Rape in the eighteenth century was, from a criminalistic viewpoint, practically non-existent.* For instance, there was no such thing, legalistically-speaking, as rape within marriage. Popular crimes of the era included everything from murder to theft to sheep-stealing to failure to support one's family. But not rape.
This does not mean rape didn't occur. And there were multiple social practices aimed at protecting women, specifically young, unmarried women, from the possibility (though until the end of the eighteenth century, female servants were usually left off the list of protectees). In Pride & Prejudice, Darcy shows a remarkable lack of responsibility when he fails to inform his neighbors of Wickham's true character. From a modern point of view, Darcy just seems to be exercising his privacy. From an eighteenth/nineteenth century point-of-view, word-of-mouth warnings were the best defense parents had against untrustworthy/dangerous men. In general, young women were warned to stay away from cads and bounders, and some social pressure would be exerted to prevent compromised young women from being abandoned.
|The Rape of the Lock (1712) by Alexander Pope|
|is a satire whose focus is the capture (cutting)|
|of a woman's lock of hair; this, naturally,|
|represents an ambush of the woman's virtue.|
Without justifying Mr. B, it is useful to remember that he would have no training in the concept that one stops seducing when a woman balks, not even one just going on sixteen. It is also useful to remember that Mr. B, in keeping with every other male of his class, would consider female servants willing sexual partners ipso facto they were servants; Pamela's objections in Bedfordshire would appear like empty protestations, attempts to "increase the price" (as double proof, this is exactly how writers like Fielding interpreted Pamela's actions). With Pamela's forced remove to Lincolnshire, Richardson created the equivalent of a locked-door mystery for his characters since they are both locked into social roles that seem completely incompatible.
Before I analyze Richardson's solution to this "locked door mystery," I should note that despite the lack of legal protections for woman, the eighteenth century produced good marriages with as much variety as any you will find today. Marriages of affection, marriages between friends, marriages where the wife calls the shots are not exclusive to the twentieth/twenty-first centuries! Check out Antonia Fraser's excellent The Weaker Vessel for an exploration of the variety and strength of many seventeenth-century English marriages. (Among other claims, Fraser maintains that people of the past loved their children as much as we do now, despite the number of infant mortalities.)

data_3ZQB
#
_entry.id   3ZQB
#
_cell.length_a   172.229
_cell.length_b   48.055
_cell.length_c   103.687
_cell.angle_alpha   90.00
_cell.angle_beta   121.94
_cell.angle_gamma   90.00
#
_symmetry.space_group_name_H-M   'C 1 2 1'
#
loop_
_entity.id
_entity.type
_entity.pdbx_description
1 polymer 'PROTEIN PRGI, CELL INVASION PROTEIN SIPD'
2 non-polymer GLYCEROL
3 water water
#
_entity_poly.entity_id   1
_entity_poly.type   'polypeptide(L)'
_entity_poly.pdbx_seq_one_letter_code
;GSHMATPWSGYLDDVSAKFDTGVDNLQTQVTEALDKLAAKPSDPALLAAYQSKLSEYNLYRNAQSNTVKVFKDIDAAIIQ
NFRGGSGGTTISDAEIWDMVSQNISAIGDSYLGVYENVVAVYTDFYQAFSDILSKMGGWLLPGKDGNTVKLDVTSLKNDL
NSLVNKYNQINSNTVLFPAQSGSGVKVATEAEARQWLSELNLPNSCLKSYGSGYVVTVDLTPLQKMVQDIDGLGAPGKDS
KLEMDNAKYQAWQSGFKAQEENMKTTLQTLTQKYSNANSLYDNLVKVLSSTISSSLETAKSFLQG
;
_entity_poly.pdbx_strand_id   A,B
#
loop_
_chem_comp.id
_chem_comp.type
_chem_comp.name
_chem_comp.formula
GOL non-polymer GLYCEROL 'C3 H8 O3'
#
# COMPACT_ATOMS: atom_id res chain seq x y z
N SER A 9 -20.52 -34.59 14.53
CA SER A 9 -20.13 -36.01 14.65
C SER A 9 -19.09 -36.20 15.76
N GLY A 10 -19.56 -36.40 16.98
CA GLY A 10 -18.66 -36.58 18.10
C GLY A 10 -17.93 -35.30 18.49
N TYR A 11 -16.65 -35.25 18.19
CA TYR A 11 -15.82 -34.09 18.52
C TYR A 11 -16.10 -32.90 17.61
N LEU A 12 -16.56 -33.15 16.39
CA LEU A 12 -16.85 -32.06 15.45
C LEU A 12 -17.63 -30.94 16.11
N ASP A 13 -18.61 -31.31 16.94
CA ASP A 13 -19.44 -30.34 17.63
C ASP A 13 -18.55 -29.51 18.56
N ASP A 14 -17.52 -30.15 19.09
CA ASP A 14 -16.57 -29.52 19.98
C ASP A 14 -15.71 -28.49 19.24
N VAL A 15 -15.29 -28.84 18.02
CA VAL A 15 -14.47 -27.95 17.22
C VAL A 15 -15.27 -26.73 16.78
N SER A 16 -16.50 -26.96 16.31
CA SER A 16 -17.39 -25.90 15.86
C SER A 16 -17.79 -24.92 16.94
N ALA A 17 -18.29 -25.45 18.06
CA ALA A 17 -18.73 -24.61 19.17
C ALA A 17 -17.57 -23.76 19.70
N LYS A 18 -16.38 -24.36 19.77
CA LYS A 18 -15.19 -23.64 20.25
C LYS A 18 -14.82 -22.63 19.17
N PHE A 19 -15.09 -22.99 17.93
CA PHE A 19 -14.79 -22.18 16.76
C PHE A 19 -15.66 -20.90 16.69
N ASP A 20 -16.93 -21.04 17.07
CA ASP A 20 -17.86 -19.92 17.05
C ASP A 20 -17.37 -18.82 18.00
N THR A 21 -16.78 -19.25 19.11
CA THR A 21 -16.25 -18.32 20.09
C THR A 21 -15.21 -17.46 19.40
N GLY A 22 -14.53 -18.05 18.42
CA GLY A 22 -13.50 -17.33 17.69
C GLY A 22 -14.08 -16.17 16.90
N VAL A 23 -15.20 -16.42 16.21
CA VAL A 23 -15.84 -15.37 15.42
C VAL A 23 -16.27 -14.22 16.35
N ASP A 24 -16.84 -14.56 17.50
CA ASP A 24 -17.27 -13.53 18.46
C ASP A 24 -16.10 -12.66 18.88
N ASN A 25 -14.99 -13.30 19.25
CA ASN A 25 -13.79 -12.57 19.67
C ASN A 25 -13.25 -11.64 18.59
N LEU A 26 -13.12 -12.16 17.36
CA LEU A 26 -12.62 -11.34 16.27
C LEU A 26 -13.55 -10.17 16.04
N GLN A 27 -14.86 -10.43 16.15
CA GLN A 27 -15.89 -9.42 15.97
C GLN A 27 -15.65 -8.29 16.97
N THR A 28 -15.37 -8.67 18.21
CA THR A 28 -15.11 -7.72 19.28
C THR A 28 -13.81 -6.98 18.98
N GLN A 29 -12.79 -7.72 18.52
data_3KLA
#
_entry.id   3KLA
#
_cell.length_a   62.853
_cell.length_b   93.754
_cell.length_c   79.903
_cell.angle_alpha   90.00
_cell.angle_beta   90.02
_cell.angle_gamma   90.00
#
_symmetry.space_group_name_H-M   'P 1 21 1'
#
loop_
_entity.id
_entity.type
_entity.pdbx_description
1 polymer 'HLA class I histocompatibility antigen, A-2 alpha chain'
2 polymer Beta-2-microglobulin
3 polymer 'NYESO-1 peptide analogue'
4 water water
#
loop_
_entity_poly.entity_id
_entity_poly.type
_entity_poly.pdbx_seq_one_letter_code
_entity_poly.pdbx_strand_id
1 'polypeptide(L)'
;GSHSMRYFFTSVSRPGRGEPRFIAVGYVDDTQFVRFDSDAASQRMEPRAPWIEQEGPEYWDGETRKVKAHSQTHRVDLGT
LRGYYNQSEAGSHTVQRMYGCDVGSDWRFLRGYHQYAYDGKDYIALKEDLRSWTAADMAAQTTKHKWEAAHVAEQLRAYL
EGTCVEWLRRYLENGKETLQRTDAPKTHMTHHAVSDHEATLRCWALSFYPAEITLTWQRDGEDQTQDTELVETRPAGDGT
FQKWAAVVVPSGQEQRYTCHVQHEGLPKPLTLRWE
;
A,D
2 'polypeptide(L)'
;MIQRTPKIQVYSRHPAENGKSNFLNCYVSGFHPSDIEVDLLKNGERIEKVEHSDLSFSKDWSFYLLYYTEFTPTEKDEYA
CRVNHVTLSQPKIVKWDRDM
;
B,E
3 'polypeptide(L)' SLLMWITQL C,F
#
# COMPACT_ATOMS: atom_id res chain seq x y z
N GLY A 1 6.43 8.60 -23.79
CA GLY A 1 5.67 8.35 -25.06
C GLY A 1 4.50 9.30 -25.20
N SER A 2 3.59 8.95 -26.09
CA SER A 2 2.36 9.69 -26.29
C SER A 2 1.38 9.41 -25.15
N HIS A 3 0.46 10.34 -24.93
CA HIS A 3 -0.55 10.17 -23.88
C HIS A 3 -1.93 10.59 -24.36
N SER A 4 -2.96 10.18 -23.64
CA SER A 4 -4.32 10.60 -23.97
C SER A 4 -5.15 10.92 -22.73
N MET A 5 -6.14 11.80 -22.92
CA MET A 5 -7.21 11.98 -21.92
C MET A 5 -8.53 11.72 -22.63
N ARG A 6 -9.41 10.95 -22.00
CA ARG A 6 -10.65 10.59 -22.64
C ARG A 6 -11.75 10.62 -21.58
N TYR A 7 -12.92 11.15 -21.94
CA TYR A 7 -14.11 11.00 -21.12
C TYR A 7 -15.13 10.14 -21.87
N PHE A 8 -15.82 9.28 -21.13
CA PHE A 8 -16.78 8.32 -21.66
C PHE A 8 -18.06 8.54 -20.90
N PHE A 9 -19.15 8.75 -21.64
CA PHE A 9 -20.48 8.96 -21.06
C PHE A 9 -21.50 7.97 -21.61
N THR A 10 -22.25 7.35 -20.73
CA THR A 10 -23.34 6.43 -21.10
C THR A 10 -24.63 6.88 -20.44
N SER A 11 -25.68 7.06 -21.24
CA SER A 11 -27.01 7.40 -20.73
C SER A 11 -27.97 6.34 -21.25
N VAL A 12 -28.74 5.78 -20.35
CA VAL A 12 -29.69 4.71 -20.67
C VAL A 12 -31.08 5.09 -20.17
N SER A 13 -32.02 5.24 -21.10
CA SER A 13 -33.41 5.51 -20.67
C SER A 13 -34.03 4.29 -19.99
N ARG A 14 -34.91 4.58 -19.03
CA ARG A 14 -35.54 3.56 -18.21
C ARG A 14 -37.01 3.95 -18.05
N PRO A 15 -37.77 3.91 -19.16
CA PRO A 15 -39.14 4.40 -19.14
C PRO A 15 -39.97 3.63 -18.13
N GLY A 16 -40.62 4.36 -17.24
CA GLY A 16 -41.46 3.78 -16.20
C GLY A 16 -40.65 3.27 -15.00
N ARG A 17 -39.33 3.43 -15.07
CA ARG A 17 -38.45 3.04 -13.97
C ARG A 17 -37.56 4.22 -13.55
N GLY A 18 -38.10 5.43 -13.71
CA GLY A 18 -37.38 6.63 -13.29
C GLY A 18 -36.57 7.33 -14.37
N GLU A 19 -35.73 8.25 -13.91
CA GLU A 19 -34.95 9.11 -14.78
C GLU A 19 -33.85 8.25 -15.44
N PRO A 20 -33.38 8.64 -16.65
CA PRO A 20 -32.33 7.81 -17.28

As to Richardson's solution:
From a literary point of view, the near-rape scene is enormously important in re-establishing Pamela and Mr. B's relationship. It is not until this crisis has been passed that Mr. B begins to believe Pamela's words, culminating in his reading--and appreciating--her letters. At the risk of overreaching, Pamela's death-swoon is also necessary to her advancement as a heroine: all good mythic heroes and heroines must descend into death/hell/cross-the-threshold before their lives can truly change.
And yes, Richardson's probably intended the symbolism, but it is unlikely he intended much more than that, so that's as far as I'm going to take that literary analysis! (Except to say that I prefer Richardson giving his heroine a death-swoon BEFORE she is raped--and subsequently keeping her alive--than killing off his heroine AFTER she is raped, i.e. Clarissa. Working through the problem is so much more interesting than collapsing beneath it!)
*London saw six rape trials in 1730 (one guilty verdict). This is in a city whose population had reached 630,000 with a high-risk female population (poor women and prostitutes unprotected by family and social standing) in the area of 50,000 (see Dan Cruickshank's London's Sinful Secret: The Bawdy Histoy and Very Public Passions of London's Georgian Age).